Remote learning is—for now—a thing of the past in much of America’s K-12 system. But it’s not likely to stay that way forever.
Natural disasters driven by climate change, future outbreaks of COVID or other diseases, snow storms, and even efforts to save money on fuel costs could present schools with dilemmas over whether and how to maintain instruction. And some students are still learning remotely, if their district provides resources for that model.
School districts will need long-term strategies, then, for engaging students when they aren’t physically present in school buildings, two researchers argue in a new paper. Alvaro Brito, a doctoral student at Boise State University who serves as 21st century learning specialist at the Compton school district in California, and Devery Rodgers, assistant professor of educational leadership at California State University-Long Beach, argue that districts should:
- Empower teachers with online course design experience to lead remote teaching efforts.
- Support educators struggling with the basics of remote learning, rather than expecting them to learn on their own.
- Develop systems that use data to strengthen educators’ understanding of their students’ progress.
- Overcommunicate and collaborate, rather than working in isolation.
“Instead of anticipating things going ‘back to normal,’ create a “new normal” of embracing technology to facilitate student engagement,” Brito and Rodgers write.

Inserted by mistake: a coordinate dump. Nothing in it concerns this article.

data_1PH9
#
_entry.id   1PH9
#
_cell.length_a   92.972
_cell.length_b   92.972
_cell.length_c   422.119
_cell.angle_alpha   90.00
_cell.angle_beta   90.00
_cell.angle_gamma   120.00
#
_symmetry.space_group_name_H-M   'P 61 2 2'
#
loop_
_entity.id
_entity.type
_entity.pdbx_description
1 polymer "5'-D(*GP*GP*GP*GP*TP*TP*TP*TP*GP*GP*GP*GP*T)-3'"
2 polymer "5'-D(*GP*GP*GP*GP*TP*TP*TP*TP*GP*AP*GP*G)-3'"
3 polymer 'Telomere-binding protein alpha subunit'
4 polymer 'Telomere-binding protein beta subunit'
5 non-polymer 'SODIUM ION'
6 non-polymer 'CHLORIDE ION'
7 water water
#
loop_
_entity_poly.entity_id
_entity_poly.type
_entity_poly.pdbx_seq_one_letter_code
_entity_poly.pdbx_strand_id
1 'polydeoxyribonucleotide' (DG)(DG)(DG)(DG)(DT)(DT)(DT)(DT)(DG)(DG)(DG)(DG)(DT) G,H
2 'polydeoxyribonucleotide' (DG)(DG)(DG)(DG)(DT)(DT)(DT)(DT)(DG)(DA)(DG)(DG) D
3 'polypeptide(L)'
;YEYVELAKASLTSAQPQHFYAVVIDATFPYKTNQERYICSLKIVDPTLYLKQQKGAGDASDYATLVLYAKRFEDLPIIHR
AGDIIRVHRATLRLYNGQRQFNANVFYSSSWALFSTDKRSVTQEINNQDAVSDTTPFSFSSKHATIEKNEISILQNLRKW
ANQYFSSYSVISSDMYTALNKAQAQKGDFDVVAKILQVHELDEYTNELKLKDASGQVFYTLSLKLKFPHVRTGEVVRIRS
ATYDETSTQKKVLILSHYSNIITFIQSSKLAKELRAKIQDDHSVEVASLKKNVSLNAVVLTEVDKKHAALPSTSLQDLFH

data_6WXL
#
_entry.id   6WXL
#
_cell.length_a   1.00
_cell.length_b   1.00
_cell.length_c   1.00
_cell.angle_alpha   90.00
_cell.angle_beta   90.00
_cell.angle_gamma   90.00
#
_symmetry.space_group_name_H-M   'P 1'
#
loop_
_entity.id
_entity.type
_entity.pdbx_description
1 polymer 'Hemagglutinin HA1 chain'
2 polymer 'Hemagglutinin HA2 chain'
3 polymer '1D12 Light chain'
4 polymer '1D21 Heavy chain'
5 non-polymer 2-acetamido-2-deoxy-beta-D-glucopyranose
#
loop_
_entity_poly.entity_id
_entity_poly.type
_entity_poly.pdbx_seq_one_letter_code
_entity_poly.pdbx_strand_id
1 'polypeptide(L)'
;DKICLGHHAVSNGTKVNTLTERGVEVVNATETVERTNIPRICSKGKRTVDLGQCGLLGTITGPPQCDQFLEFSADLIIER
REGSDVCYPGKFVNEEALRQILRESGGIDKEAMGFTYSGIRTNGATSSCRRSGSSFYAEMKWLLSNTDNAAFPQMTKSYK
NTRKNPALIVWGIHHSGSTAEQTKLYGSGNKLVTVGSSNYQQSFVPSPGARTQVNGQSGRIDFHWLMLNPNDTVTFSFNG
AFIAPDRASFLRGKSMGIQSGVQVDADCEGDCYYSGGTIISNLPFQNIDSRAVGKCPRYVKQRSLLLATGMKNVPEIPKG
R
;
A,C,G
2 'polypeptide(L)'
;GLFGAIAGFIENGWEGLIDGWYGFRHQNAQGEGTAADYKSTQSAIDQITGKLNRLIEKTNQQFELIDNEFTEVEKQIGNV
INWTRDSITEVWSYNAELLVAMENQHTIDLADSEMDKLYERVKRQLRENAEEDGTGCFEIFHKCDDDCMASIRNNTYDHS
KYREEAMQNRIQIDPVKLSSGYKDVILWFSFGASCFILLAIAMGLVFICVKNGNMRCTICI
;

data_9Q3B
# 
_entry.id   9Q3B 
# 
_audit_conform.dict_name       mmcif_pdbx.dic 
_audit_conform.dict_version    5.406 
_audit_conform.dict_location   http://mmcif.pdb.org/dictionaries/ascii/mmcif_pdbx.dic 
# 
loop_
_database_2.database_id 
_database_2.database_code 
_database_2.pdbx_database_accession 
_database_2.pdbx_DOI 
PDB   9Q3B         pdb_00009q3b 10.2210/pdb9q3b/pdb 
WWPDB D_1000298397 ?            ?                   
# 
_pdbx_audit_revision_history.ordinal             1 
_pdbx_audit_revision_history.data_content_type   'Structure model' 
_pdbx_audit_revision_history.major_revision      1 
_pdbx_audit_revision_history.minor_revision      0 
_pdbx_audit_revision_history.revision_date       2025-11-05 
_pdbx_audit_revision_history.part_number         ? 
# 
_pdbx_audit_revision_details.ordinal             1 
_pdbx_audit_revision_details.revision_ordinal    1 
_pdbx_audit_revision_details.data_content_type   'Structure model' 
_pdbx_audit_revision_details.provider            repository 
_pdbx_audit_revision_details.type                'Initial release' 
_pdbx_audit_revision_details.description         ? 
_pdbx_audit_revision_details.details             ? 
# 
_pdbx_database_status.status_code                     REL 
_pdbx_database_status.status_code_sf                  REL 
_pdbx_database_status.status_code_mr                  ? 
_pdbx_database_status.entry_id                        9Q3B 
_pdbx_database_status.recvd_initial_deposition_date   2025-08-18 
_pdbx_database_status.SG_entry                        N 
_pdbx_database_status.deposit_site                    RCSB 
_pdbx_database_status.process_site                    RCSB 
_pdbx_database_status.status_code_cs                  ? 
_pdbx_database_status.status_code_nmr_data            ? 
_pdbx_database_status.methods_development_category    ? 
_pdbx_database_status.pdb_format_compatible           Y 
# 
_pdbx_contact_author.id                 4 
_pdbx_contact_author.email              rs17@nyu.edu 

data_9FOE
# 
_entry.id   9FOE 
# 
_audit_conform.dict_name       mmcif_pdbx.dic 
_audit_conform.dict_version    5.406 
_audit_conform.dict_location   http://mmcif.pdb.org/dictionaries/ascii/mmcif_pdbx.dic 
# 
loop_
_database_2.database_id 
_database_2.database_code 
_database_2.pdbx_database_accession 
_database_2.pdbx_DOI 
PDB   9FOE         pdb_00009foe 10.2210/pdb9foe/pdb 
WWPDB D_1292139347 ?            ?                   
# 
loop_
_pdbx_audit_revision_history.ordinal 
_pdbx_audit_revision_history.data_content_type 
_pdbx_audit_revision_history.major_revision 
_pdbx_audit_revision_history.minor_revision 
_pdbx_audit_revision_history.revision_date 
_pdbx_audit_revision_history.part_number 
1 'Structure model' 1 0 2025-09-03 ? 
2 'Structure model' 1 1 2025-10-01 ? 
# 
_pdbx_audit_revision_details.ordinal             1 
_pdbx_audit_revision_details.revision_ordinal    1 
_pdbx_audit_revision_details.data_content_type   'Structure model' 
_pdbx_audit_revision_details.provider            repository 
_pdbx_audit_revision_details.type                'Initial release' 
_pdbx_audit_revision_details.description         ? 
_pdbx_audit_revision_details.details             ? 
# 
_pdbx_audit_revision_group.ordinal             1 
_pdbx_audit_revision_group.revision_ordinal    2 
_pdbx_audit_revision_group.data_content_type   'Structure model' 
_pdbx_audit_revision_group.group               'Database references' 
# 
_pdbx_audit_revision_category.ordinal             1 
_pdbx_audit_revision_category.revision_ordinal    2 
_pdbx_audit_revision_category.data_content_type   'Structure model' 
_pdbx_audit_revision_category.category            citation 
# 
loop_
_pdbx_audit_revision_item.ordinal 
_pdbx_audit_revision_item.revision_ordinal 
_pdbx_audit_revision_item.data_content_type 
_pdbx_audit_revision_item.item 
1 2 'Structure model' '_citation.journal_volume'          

The pair developed the paper by digging into the archives of their experiences helping teachers offer remote and hybrid instruction to students between March 2020 and June 2021.
They presented their findings virtually on June 26 during the International Society for Technology in Education annual conference in New Orleans. The session recording is available online for conference attendees.
The report offers an opportunity to learn from the unique circumstances of the pandemic, rather than leaving it behind and returning to the former status quo.
Many teachers and school staff members struggled to keep students engaged during the early period of the pandemic. But others found success using videoconferencing and other ed-tech platforms to maintain connections and keep students on track.
For more on the future of remote and hybrid learning, read Education Week reporter Alyson Klein’s interview with two online instruction experts. And follow along with all of Education Week’s ISTE 2022 coverage on edweek.org.